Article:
Exploring the mountains, breathing in the unique air, and connecting to the land is when Sḵwx̱wú7mesh Úxwumixw (Squamish Nation) woman Myia Antone is happiest — whether it’s hiking, skiing, or merely sitting back and taking in the beauty that surrounds her.
Sharing this feeling with others and breaking down barriers to outdoors recreation for indigenous females has develop into her passion.
The 24-year-weak is the founder and director of Indigenous Ladies folk Exterior, a new non-income organization that helps First Nations females reconnect to their traditional territories and roots via backcountry sports activities on the North Shore and in Squamish.
The crew creates safe learning experiences via outdoors programs that provide gear and training to supply females the arrogance to take part in skiing, snowboarding, snowshoeing, hiking, and other activities.
Antone’s inspiration to assist females in her community reignite their connection to the exterior stems from facing barriers to backcountry sports activities in her acquire childhood, as well as not seeing a total lot of indigenous representation in the exterior industry growing up.
“I always cherished getting outdoors, but as all individuals knows there are so many barriers for folx to regain outdoors, whether that’s gear or time, money or data,” she said.
“Growing up in Squamish, I saw so many folk doing these really crazy, cool activities and I wanted to examine out them but that wasn’t really an option for me at that point. Then when I purchased older and I was able to start affording these things a bit more and I started getting into the sports activities, I saw no other indigenous folx, or very few of us, in these spaces.”
Breaking down barriers to the backcountry
In 2017, Antone establish the wheels in motion to start making a change with Tá7elnexwtway, a hiking mission for Squamish Nation females that she kick-started with a grant.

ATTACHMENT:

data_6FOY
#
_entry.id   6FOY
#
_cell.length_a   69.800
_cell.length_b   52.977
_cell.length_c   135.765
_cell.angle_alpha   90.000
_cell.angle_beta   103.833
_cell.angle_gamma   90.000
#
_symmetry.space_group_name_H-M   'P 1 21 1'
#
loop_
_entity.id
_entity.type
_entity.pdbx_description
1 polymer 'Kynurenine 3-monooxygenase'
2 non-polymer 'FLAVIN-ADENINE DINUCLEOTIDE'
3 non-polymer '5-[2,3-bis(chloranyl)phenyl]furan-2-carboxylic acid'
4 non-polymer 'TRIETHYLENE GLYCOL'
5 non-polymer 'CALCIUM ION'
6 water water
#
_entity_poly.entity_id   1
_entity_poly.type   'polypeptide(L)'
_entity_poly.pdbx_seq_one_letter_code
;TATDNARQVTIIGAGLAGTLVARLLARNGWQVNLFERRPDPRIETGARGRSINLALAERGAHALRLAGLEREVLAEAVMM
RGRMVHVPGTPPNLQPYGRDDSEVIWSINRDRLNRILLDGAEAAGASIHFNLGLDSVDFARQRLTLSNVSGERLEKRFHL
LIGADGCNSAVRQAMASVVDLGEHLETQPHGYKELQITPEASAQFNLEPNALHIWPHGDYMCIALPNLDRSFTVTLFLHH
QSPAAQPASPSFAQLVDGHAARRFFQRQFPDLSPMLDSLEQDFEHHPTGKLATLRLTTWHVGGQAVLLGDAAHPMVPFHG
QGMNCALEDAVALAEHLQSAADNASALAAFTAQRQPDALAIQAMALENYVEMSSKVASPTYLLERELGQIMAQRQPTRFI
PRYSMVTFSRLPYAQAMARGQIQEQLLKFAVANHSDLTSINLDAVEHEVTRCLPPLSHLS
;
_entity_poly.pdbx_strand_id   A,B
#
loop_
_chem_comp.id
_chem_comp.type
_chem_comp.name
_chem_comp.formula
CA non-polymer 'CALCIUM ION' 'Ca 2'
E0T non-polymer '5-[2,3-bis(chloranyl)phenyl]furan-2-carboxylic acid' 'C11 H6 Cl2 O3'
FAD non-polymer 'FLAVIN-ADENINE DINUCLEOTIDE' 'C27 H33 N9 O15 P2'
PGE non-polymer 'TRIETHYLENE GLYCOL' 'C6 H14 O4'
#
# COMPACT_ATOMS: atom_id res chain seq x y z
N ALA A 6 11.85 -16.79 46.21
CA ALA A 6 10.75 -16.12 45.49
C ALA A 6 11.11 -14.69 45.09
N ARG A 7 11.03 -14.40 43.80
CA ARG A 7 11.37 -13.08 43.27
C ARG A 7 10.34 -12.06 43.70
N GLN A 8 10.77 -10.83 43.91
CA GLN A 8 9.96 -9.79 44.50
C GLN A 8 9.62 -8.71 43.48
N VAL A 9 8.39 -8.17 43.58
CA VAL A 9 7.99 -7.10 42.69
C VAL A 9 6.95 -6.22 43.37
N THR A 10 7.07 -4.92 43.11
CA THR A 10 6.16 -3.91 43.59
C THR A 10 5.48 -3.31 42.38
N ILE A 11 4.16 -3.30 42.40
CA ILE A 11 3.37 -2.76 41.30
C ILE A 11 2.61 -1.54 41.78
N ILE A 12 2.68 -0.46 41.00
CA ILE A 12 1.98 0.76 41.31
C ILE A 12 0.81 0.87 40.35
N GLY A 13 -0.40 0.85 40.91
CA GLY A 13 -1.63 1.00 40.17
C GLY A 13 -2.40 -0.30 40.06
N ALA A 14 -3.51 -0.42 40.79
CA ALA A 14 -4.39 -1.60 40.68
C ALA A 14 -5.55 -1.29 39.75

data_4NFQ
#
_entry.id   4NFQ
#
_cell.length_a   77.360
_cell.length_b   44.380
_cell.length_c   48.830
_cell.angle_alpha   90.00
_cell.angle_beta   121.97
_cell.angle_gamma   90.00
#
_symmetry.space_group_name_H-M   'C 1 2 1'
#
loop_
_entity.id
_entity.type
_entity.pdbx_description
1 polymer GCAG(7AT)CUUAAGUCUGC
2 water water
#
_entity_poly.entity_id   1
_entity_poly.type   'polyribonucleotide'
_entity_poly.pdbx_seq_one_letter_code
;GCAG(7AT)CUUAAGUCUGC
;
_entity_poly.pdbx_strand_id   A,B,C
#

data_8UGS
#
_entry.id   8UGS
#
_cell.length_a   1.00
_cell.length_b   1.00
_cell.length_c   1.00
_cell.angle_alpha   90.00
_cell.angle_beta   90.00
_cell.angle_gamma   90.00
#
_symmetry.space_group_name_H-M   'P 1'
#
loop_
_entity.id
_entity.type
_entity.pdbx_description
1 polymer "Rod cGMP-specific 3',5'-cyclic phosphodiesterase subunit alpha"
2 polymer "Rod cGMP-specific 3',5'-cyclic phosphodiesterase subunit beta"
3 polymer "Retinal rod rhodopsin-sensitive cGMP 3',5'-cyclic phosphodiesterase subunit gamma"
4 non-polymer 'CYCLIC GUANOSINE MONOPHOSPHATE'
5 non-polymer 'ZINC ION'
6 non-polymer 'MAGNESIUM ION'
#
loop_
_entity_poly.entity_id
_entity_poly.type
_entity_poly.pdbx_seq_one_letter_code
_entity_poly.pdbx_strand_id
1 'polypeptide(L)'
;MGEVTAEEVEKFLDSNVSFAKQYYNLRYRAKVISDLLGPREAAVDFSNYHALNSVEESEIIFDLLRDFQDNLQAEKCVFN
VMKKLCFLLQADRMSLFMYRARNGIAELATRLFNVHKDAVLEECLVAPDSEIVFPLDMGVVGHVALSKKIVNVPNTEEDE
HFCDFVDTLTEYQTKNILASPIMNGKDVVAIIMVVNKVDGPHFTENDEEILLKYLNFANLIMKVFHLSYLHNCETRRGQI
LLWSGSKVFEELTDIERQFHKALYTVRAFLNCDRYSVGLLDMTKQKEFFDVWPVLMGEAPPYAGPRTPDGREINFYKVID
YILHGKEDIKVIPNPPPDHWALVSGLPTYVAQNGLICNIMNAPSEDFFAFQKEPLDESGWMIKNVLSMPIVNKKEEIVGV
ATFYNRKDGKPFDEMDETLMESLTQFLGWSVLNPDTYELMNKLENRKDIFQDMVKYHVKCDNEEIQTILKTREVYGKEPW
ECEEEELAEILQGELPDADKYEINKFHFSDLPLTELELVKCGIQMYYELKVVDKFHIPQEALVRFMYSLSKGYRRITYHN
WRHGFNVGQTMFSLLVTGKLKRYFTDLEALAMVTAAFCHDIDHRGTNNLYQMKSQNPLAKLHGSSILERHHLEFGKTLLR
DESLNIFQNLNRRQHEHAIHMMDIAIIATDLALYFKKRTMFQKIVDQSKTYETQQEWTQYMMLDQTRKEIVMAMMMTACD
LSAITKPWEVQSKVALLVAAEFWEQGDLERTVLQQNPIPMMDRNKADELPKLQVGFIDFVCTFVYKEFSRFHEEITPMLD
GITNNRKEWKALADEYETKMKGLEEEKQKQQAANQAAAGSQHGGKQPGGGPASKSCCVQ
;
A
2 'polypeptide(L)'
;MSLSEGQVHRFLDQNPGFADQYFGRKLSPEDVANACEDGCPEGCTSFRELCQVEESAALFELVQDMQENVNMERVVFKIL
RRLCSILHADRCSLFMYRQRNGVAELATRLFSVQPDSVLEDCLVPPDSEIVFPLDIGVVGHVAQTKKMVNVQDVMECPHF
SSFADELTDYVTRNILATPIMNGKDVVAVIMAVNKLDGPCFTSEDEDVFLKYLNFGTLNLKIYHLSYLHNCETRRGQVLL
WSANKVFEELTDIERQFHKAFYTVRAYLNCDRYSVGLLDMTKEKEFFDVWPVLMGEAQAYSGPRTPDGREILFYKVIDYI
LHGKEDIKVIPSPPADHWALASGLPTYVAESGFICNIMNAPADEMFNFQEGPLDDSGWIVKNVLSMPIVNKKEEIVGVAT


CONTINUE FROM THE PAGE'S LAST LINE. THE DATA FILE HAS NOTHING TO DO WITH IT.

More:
“I wager I’ve always factual wanted to assist folk, especially in my community, and determine how easiest I can,” she said.
“So, I started a hiking program a couple of years ago. There was a lot of excitement around it, and I realized I wanted to grow it and assist more indigenous folx who dwell on my territory.”
The consequence is her inspiring non-income organization IWO, which launched last year.
“By creating a non-income, I was really able to reach a wider audience and apply for more grants,“ Antone said. ”It’s via the grants and the partnerships now with local organizations that we’re able to supply some fairly awesome programming.”
At the moment, the IWO programs are a slight restricted because of COVID-19 provincial health officer regulations, but they are at exhibit running a backcountry mentorship program for six females, inquisitive about skiing, snowboarding and avalanche safety.
“Every person in the program is new to the backcountry, so it’s fairly sweet being able to encourage these females on their saunter,” Antone said.
“We’ve been doing two workshops a month, all about safety in the backcountry and we provide [Avalanche Canada] AST programs for all individuals. It’s factual a way to regain outdoors and be in the mountains surrounded by the wooded area and the bushes with other Indigenous folx.”
When asked how females have replied to the program so far, Antone exclaimed: “Oh my gosh. They care for it!”
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Reigniting a connection to the land
While backcountry safety and practical abilities are a big part of the programming, Antone is also passionate about reconnecting Indigenous peoples to their lands and roots because it allows an opportunity for healing and to share data and culture in a safe space.
“It’s such a special feeling to be in the mountains with factual other Indigenous females, especially because a bunch of us are from the local communities,” she said.
“Data sharing is really easy whenever you happen to’re in a really safe and comfortable space. A lot of us are either coming back to our communities or cultures and learning our languages and ceremonies and so, we regain to really share that portion of ourselves with the crew too.
“We regain to leave each day factual so happy in our hearts and spirits, and our minds are beefy of data.”
On high of running the non-income, Antone is also a beefy-time student in the Squamish Language program at Simon Fraser College – learning and teaching the traditional language is another of her great loves.